Even if his career has not been short of dreadful alcohol-infused scandals, Alejandro, better known as El Potrillo, is a proud carrier of his father’s name and has built an impressive music career of his own, making mariachi music mainstream in the much coveted Mexico City market.

9. He recorded over 50 albums!

Credit: Instagram. @_vicentefdez

In his 35-year career, Chente recorded over 50 albums! Talk about being prolific.

10. His father died just as he was going to go on stage

Credit: Instagram. @_vicentefdez

The stuff that legends are made of. in 1970 Chente found out his father had passed just before he was about to step on the stage. He sang while holding the tears back. What a legend.

11. In 1990 he released Vicente Fernandez y las clásicas de José Alfredo Jiménez, the best album ever for an afterparty

Credit: Instagram. @_vicentefdez

Chente offered a tribute to the old master with this amazing album that is just fantastic for a fiesta… picture yourself at 4 a.m. having a last chela and crying to your favorite heartbreaking tunes.

12. He has won 3 Grammys

Credit: Instagram. @_vicentefdez


Not bad for a little boy who once dreamt of becoming a famous mariachi. He has received a total of 13 nominations, which sort of makes him the Meryl Streep of ranchera music.

13. He is a vocal Trump critic

Credit: Instagram. @_vicentefdez

In one of his last concerts, Chente said that if he ever met him, he would spit on Trump’s face. He is really vocal about his support for Mexican migrants.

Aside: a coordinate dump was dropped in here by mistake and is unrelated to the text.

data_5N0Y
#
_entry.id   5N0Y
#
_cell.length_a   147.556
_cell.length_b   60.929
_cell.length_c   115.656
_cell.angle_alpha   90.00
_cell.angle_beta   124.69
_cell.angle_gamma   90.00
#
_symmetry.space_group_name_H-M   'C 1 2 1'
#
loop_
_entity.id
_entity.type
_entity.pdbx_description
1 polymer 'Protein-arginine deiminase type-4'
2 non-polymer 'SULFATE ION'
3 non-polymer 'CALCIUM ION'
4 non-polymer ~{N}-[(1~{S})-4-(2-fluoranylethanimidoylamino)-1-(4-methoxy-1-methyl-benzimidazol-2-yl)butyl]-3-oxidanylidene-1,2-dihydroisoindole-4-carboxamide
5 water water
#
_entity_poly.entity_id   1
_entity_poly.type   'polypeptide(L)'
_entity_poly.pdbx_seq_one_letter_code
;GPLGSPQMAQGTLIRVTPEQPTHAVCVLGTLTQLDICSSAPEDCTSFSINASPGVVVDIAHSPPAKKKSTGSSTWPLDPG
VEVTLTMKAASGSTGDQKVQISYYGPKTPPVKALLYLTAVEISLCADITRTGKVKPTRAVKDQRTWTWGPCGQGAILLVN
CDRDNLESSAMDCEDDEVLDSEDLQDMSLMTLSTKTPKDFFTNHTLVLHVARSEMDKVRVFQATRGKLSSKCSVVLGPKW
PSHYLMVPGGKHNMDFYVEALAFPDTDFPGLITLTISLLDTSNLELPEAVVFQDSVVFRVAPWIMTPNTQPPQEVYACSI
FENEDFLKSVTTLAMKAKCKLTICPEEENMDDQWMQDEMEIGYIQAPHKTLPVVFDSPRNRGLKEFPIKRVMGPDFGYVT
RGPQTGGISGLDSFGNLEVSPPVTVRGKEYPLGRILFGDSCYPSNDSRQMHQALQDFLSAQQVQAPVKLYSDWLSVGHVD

14. His favorite drink is…

Credit: Instagram. @_vicentefdez

No, not tequila! Chente loves aguas frescas and his staff is always ready with jamaica, tamarindo or horchata with plenty of ice.

15. He is a Frank Sinatra fan

Credit: Instagram. @_vicentefdez

Yes, besides loving the Mexican mariachis of the golden age, he is fascinated by Sinatra’s voice range and the way he moved on stage. We can certainly see some if Blue Eyes in the way that Chente connects with the audience. This is what The Houston Chronicle once said about him: “Vicente Fernández is the (Frank) Sinatra of ranchera music. He’s the supreme singer; the man who does things his way.”

16. This is what he looks like without his iconic mustache 

Credit: Instagram. @_vicentefdez

We are so used to see him with his bigote ranchero that we couldn’t resist publishing this super rare photo. Kinda looks like El No Hay, doesn’t he?

17. He married the love of his life in 1963

Credit: Instagram. @_vicentefdez

Maria del Refugio “Cuca” Abarca Villasenor is her name, and they have been together through good times and bad times for many, many years. Chente often posts pictures of the older happy couple on his Insta.

18. He was BFF with Juanga

Credit: Instagram. @_vicentefdez

Talk about a dream friendship. Chente was heartbroken when Juanga died. He posted this amazing pic one year after the great Juan Gabriel passed away and broke our Latino hearts.

19. Social media is his guilty pleasure

Credit: Instagram. @_vicentefdez

Despite his advanced age, Don Chente is an avid user of social media. Perhaps he finds in social media the level of connection with his fans that any celebrity must strive for.

20. There are often false rumors about his presumed death… give the man a break!

Credit: Instagram. @_vicentefdez

Chente is always quick to come out and dismiss the rumors. If he died, our abuelitas would be in mourning and there would be no question.